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In sport, a utility player is one who can play several positions competently, a sort of jack of all trades. Sports in which the term is often used include association football (soccer), baseball, water polo and softball.

In cricket, the term all rounder is used instead, although this generally refers to a player who can both bat and bowl competently.

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Baseball

In baseball, a utility player is a player who can play several different positions. In general, each major league baseball team has at least one player who can be described as a utility player.

Most professional teams have two types of utility players. There are "utility infielders", who usually play all of the infield positions (plus occasionally catcher). Utility outfielders, or fourth outfielders, tend to play all three outfield positions as various times. Occasionally, there will be players who perform a combination of the two duties. Utility players tend to be players who come off of the bench, though this isn't absolute. Often, players who don't have high prospects to be a major league star will learn additional positions so they can look more attractive to major league clubs as bench talent.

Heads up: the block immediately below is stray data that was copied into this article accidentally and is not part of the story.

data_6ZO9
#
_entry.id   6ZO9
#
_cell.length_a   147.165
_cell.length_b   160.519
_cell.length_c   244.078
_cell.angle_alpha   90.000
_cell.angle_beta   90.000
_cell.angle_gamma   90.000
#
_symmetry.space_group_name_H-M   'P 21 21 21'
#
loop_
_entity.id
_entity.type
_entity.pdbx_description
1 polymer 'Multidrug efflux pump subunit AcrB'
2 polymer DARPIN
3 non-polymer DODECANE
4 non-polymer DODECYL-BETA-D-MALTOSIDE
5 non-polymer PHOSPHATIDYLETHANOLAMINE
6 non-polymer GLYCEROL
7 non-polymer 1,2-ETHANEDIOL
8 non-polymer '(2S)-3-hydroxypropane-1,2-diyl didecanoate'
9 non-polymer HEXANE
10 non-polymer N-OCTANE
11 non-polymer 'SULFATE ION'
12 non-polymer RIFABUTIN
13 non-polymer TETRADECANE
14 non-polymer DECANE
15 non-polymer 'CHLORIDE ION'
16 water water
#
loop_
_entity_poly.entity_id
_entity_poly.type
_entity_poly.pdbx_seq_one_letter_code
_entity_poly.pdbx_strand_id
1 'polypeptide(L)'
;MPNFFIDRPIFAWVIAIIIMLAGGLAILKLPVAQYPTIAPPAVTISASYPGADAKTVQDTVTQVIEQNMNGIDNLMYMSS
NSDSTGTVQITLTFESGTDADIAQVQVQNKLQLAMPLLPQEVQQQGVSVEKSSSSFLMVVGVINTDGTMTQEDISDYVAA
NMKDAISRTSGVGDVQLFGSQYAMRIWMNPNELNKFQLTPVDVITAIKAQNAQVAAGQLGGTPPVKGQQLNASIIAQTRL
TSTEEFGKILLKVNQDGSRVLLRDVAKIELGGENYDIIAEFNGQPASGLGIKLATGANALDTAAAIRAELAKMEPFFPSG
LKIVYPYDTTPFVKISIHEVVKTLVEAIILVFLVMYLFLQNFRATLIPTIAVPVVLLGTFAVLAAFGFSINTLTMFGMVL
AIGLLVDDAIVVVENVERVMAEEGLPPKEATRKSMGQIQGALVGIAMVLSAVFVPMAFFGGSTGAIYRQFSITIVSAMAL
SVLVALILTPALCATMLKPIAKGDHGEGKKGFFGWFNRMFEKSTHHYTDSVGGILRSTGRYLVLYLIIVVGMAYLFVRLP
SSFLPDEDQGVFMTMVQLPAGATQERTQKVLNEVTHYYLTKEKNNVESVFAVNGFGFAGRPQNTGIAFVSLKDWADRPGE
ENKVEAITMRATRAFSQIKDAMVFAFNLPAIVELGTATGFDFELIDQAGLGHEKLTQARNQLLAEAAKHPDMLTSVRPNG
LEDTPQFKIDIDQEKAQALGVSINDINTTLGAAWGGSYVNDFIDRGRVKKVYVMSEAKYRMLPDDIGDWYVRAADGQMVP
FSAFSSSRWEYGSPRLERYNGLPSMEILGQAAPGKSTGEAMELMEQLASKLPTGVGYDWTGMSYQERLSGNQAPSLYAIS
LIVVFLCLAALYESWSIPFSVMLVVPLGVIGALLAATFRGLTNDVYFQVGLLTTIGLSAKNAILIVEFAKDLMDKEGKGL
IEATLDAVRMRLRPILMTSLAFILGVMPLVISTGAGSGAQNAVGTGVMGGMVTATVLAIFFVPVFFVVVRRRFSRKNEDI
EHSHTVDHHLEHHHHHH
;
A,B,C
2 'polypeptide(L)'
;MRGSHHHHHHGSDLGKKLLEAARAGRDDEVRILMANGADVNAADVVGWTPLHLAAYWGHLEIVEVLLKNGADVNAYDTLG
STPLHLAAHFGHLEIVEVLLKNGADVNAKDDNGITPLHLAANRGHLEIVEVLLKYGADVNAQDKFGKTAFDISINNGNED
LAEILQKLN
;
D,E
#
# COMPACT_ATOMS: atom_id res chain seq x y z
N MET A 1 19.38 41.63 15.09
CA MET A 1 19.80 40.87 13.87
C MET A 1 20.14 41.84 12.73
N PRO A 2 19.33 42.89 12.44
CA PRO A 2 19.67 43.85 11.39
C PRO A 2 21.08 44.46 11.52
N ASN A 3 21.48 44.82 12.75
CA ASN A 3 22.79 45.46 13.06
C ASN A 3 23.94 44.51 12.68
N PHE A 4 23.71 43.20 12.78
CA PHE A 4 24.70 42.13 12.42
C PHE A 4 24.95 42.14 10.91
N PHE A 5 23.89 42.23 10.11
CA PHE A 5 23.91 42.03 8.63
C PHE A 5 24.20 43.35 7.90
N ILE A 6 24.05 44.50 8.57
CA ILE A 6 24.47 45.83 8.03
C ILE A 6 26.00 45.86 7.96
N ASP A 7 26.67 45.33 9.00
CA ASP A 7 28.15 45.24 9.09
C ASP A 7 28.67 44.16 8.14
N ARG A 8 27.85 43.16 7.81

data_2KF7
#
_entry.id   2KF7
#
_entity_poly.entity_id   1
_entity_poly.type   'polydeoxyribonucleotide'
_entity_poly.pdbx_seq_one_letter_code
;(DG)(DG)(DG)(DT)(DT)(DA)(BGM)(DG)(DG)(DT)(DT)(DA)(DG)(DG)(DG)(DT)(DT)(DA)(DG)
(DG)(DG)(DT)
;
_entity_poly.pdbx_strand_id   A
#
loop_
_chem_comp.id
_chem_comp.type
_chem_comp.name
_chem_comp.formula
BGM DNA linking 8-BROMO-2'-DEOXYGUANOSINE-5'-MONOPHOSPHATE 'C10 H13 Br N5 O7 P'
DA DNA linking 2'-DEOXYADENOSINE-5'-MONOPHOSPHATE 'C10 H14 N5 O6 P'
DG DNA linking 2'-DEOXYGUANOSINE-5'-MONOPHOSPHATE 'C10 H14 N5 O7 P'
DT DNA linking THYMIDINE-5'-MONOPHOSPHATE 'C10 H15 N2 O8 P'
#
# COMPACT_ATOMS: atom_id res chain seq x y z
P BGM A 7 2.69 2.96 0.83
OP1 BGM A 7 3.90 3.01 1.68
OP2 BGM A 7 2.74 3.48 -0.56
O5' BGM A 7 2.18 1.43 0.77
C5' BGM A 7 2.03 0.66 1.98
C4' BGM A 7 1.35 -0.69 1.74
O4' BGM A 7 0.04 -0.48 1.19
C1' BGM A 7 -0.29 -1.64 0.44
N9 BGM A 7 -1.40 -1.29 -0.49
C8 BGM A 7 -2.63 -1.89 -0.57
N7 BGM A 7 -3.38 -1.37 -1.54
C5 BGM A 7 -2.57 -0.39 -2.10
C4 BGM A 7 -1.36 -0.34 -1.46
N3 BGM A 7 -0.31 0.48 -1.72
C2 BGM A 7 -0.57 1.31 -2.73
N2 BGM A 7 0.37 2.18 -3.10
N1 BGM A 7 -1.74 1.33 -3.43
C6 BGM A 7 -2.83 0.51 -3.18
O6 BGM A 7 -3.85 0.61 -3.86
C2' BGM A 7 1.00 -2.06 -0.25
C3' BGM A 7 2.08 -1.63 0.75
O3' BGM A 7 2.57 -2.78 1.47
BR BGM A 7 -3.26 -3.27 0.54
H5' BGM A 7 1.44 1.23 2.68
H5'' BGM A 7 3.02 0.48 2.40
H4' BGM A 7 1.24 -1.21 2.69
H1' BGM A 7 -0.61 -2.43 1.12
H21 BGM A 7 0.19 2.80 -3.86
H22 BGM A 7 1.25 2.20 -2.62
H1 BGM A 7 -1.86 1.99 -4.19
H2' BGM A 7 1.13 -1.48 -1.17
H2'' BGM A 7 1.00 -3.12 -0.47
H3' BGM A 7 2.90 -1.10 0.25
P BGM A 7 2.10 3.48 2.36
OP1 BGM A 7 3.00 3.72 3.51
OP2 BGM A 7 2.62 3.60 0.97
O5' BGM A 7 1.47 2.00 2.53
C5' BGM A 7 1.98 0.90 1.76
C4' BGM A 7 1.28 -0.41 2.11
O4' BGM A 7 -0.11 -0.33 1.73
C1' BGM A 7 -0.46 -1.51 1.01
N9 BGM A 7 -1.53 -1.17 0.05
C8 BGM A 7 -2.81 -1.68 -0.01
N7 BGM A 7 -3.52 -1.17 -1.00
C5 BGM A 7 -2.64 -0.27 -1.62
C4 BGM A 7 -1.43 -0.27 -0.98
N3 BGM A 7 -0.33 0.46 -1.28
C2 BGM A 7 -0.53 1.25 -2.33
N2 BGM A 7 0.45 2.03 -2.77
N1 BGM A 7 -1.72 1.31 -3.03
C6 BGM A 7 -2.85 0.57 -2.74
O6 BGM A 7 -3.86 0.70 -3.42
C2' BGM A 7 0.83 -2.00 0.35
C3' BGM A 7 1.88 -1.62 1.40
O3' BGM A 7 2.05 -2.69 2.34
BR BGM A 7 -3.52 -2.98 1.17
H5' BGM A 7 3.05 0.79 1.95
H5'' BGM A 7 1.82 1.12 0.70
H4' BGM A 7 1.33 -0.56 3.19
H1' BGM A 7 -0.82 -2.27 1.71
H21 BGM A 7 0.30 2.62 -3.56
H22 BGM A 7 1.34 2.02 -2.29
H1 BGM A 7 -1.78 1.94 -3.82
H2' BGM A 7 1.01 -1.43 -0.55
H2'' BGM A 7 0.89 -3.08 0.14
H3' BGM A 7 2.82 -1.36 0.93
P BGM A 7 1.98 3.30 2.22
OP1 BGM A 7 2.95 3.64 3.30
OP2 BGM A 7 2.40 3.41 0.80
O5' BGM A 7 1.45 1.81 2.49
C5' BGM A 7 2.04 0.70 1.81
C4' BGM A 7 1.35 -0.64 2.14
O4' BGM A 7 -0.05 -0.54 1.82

In 1991, the Detroit Tigers' Tony Phillips was the first player to start ten games at five different positions in the same season. César Tovar, Cookie Rojas, Bert Campaneris, Shane Halter, and Jose Oquendo all played every position (including pitcher) during their respective careers.